Mr. Honesty weighs in McCain/Palin; plus, Robert Kennedy Jr. on Palin's reading list...
After hearing about Sarah Palin's continued repetition of her "I told Congress 'Thanks, but no thanks' on that bridge to nowhere" lie -- something she omitted in her stop in Alaska, oddly enough -- I thought of this Bizarro strip. When Karl Rove (of all people) accused the McCain campaign of going too far with the lies, I new I had to post it.
I also wanted to point attention to this interesting little piece by Robert F. Kennedy, Jr.:
Fascist writer Westbrook Pegler, an avowed racist who Sarah Palin approvingly quoted in her acceptance speech for the moral superiority of small town values, expressed his fervent hope about my father, Robert F. Kennedy, as he contemplated his own run for the presidency in 1965, that "some white patriot of the Southern tier will spatter his spoonful of brains in public premises before the snow flies."
It might be worth asking Governor Palin for a tally of the other favorites from her reading list. [source]
Interesting, no? Not that Palin wrote the speech, mind you -- but someone in the McCain campaign did...
I've been thinking for a while about writing about the widely held assumption -- in the US, anyway -- that a politician who changes his or her mind about something should be dismissed for "flip-flopping."
I came across this brilliant Bizarro strip that makes the same point I would have, only much more effectively:
I heard an interesting interview on CBC Radio One today with Bryan Caplan, an economics professor at George Mason University, and the author of The Myth of the Rational Voter.
I haven't read the book -- and, after hearing some of Caplan's suggestions,1 I don't plan to. But I agreed with some of his arguments.
He points out that the large majority of voters isn't merely uninformed, but badly misinformed. Bad ideas and false notions are accepted uncritically by large segments of the population, and this has significant consequences at election time. And a lot of people, he said, make irrational choices for emotional reasons.
One doesn't have to look too hard to see this at work. I read the other day about the large numbers of women who have changed their mind about voting for Obama now that Sarah Palin -- a regular mom, like them -- is McCain's running mate. Only when politicians' actual political positions are considered less important than the shape of their reproductive organs could such a switch possibly take place. Utterly irrational, but still happening right in front of our eyes.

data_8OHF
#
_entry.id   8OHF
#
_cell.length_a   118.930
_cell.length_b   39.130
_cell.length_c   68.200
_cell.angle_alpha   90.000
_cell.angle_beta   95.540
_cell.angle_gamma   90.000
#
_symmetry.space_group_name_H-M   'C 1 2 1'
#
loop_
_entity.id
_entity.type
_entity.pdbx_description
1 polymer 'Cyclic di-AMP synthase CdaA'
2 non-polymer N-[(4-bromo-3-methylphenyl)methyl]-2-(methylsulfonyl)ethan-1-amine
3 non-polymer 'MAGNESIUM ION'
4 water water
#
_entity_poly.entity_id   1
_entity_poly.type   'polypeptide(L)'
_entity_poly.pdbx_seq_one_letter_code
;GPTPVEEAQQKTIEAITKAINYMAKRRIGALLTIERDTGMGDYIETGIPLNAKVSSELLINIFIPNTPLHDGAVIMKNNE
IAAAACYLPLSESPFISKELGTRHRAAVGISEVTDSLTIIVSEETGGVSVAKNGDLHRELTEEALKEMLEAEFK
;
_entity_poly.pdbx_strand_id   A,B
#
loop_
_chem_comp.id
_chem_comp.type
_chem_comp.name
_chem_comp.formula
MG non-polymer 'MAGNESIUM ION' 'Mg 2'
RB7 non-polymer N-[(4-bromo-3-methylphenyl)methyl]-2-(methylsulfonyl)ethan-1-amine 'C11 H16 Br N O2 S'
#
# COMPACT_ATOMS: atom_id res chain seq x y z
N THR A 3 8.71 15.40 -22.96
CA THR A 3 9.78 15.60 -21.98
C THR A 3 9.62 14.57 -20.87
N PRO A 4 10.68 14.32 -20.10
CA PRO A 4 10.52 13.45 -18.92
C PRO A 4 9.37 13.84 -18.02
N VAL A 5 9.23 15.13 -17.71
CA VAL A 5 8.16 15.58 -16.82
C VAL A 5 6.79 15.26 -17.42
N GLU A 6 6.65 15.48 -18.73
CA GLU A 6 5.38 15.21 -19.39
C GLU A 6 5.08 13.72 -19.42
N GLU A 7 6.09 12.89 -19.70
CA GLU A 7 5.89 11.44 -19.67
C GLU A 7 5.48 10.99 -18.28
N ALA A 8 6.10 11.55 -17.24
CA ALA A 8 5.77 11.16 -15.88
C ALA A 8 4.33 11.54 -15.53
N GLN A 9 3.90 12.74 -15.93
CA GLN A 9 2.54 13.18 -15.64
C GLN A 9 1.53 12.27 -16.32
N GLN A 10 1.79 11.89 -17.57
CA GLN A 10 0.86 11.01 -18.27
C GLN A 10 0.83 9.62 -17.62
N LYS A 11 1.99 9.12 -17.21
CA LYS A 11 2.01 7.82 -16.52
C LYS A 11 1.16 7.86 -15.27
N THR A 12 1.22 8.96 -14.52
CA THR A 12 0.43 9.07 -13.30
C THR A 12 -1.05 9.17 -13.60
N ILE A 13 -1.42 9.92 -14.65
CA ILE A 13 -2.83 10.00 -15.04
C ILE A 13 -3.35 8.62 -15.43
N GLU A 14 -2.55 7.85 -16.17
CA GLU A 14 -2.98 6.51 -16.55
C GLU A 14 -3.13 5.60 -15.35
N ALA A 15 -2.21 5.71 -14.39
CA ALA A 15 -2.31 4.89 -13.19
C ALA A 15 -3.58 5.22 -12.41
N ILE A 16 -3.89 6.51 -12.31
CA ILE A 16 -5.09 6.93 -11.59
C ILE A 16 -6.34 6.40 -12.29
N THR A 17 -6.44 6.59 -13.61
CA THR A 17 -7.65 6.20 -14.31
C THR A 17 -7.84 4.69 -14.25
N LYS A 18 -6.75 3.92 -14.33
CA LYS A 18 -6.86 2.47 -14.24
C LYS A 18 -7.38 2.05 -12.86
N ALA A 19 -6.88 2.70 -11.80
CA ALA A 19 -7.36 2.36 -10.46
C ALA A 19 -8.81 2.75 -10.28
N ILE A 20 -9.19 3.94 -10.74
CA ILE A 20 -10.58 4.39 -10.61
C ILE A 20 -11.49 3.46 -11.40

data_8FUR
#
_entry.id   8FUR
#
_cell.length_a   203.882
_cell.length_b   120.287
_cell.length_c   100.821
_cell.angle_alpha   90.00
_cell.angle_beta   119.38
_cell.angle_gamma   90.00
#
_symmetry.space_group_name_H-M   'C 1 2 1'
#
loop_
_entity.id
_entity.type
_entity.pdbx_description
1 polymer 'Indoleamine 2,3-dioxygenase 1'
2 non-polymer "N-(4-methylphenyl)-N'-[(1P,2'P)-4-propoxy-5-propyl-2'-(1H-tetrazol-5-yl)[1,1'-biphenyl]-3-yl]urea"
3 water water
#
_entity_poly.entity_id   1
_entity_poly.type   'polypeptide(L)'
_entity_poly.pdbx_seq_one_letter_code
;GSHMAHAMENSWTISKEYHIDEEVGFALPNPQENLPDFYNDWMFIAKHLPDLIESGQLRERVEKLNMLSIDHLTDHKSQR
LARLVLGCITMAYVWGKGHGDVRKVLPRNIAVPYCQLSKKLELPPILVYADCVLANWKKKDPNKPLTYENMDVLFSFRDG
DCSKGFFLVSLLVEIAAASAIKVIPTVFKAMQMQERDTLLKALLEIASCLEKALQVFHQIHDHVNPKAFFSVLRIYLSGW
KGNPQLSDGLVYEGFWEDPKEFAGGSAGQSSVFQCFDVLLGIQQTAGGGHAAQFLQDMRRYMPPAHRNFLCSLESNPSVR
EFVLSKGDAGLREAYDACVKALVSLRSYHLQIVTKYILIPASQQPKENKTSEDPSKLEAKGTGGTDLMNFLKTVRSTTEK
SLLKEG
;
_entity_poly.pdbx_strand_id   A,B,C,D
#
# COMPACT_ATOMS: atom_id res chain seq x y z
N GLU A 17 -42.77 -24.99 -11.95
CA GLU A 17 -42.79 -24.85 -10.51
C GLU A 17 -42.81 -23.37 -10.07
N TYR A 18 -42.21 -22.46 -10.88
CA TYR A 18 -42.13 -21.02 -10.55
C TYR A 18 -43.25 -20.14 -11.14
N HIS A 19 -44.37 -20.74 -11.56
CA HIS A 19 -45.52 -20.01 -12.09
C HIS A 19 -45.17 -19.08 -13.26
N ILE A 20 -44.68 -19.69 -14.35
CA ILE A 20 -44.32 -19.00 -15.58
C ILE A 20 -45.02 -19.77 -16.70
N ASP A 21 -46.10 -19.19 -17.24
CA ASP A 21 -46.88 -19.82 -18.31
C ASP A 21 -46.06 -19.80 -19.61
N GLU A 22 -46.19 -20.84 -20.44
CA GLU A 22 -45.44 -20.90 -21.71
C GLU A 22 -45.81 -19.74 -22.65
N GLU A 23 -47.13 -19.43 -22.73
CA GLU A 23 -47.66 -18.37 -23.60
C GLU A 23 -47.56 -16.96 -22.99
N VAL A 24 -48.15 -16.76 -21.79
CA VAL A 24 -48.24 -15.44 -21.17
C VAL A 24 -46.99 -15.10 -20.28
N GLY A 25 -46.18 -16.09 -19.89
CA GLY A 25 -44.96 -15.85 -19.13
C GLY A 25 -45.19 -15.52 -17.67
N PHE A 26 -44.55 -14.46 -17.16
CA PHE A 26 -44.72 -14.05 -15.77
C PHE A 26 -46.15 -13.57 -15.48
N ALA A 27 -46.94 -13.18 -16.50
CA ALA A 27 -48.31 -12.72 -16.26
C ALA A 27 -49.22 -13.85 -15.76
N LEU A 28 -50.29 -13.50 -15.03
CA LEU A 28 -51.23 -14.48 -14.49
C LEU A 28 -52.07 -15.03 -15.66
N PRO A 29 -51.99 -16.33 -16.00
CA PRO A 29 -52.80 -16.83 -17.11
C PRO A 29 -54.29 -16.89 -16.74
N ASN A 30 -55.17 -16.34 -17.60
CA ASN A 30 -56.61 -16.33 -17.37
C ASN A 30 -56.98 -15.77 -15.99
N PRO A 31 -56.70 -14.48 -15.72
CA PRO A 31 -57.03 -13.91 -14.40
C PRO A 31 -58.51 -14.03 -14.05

Here in Canada, the Tories are playing right into voter stupidity with their asinine TV spots. Prime Minister Stephen Harper is shown talking about how much he loves being a father, how much respect he has for veterans, blah, blah, blah. At the end we see: "Canada: We're Better Off With Harper."
Why? Because he likes to play cards with his kids? It's sad to think that anyone might actually be influenced by this.
 One of Caplan's suggestions in the interview (but not, apparently, in the book), is that there should be a test that everyone should be required to pass before they can vote. That a politically neutral test could ever be created and fairly administered strikes me as profoundly naïve. I sort of lost interest in what he has to say after he suggested that.
Is forgiveness that has to be paid for really "forgiveness"?
From John Hick's The Metaphor of God Incarnate:
The basic fault of the traditional understandings of salvation within the Western development of Christianity is that they have no room for divine forgiveness! For a forgiveness that has to be bought by the bearing of a just punishment, or the giving of an adequate satisfaction, or the offering of a sufficient sacrifice, is not forgiveness, but merely an acknowledgment that the debt has been paid in full. (127)
I've been giving a lot of thought to the controversy over Bristol Palin's pregnancy and the implications thereof.
It seems a bit silly to make any judgments about a person's ability to serve as vice president based on her and her husband's apparent failure to instill in their children what are presumably (for them) very important values.
It's been fascinating to see prominent Evangelical leaders like James Dobson openly expressing their understanding and compassion, and even citing Bristol's pregnancy as evidence of Sarah Palin's "pro-life" bona fides.
A lot of people (including Obama) have been arguing that candidates' families should be "off-limits." And so they should. I couldn't help but wonder, though, if perhaps the family members who are "off-limits" should be kept off the stages and perhaps not paraded in front of the cameras. If Sarah Palin doesn't want people talking about her kids, why are we seeing so much of them?